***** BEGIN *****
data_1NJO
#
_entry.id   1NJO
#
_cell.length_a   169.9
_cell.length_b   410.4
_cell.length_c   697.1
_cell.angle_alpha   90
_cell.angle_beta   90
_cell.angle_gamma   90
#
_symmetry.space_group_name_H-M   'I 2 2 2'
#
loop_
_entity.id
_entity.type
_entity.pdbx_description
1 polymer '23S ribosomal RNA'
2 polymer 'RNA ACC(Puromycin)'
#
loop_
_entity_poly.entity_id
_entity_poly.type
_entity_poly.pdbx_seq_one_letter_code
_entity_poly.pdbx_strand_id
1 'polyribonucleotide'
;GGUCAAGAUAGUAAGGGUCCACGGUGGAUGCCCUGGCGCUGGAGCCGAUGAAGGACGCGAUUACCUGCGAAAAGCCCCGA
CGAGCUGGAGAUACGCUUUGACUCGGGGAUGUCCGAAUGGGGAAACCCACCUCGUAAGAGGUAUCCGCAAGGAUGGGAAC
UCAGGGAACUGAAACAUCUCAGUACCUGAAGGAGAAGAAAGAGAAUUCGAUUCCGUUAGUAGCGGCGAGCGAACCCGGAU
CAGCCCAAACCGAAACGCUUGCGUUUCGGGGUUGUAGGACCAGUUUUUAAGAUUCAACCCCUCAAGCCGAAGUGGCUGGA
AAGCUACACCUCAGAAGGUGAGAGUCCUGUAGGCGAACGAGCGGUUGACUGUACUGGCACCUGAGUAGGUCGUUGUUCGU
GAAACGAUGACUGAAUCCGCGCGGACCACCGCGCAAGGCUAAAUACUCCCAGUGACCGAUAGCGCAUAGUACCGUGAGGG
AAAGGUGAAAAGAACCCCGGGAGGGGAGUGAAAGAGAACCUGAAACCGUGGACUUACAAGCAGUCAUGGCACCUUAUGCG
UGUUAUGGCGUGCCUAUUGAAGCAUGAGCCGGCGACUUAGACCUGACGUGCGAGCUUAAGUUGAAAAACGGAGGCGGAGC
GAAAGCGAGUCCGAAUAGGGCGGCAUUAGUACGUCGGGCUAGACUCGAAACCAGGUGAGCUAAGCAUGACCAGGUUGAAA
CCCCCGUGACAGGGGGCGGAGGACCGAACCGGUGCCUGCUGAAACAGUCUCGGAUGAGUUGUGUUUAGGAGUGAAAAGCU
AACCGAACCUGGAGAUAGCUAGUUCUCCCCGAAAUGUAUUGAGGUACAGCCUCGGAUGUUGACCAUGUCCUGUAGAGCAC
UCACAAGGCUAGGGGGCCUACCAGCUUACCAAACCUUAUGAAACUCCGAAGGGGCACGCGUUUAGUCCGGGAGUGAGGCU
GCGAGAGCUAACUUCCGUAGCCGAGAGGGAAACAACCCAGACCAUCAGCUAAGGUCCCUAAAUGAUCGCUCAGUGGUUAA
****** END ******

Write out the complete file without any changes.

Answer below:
data_1NJO
#
_entry.id   1NJO
#
_cell.length_a   169.9
_cell.length_b   410.4
_cell.length_c   697.1
_cell.angle_alpha   90
_cell.angle_beta   90
_cell.angle_gamma   90
#
_symmetry.space_group_name_H-M   'I 2 2 2'
#
loop_
_entity.id
_entity.type
_entity.pdbx_description
1 polymer '23S ribosomal RNA'
2 polymer 'RNA ACC(Puromycin)'
#
loop_
_entity_poly.entity_id
_entity_poly.type
_entity_poly.pdbx_seq_one_letter_code
_entity_poly.pdbx_strand_id
1 'polyribonucleotide'
;GGUCAAGAUAGUAAGGGUCCACGGUGGAUGCCCUGGCGCUGGAGCCGAUGAAGGACGCGAUUACCUGCGAAAAGCCCCGA
CGAGCUGGAGAUACGCUUUGACUCGGGGAUGUCCGAAUGGGGAAACCCACCUCGUAAGAGGUAUCCGCAAGGAUGGGAAC
UCAGGGAACUGAAACAUCUCAGUACCUGAAGGAGAAGAAAGAGAAUUCGAUUCCGUUAGUAGCGGCGAGCGAACCCGGAU
CAGCCCAAACCGAAACGCUUGCGUUUCGGGGUUGUAGGACCAGUUUUUAAGAUUCAACCCCUCAAGCCGAAGUGGCUGGA
AAGCUACACCUCAGAAGGUGAGAGUCCUGUAGGCGAACGAGCGGUUGACUGUACUGGCACCUGAGUAGGUCGUUGUUCGU
GAAACGAUGACUGAAUCCGCGCGGACCACCGCGCAAGGCUAAAUACUCCCAGUGACCGAUAGCGCAUAGUACCGUGAGGG
AAAGGUGAAAAGAACCCCGGGAGGGGAGUGAAAGAGAACCUGAAACCGUGGACUUACAAGCAGUCAUGGCACCUUAUGCG
UGUUAUGGCGUGCCUAUUGAAGCAUGAGCCGGCGACUUAGACCUGACGUGCGAGCUUAAGUUGAAAAACGGAGGCGGAGC
GAAAGCGAGUCCGAAUAGGGCGGCAUUAGUACGUCGGGCUAGACUCGAAACCAGGUGAGCUAAGCAUGACCAGGUUGAAA
CCCCCGUGACAGGGGGCGGAGGACCGAACCGGUGCCUGCUGAAACAGUCUCGGAUGAGUUGUGUUUAGGAGUGAAAAGCU
AACCGAACCUGGAGAUAGCUAGUUCUCCCCGAAAUGUAUUGAGGUACAGCCUCGGAUGUUGACCAUGUCCUGUAGAGCAC
UCACAAGGCUAGGGGGCCUACCAGCUUACCAAACCUUAUGAAACUCCGAAGGGGCACGCGUUUAGUCCGGGAGUGAGGCU
GCGAGAGCUAACUUCCGUAGCCGAGAGGGAAACAACCCAGACCAUCAGCUAAGGUCCCUAAAUGAUCGCUCAGUGGUUAA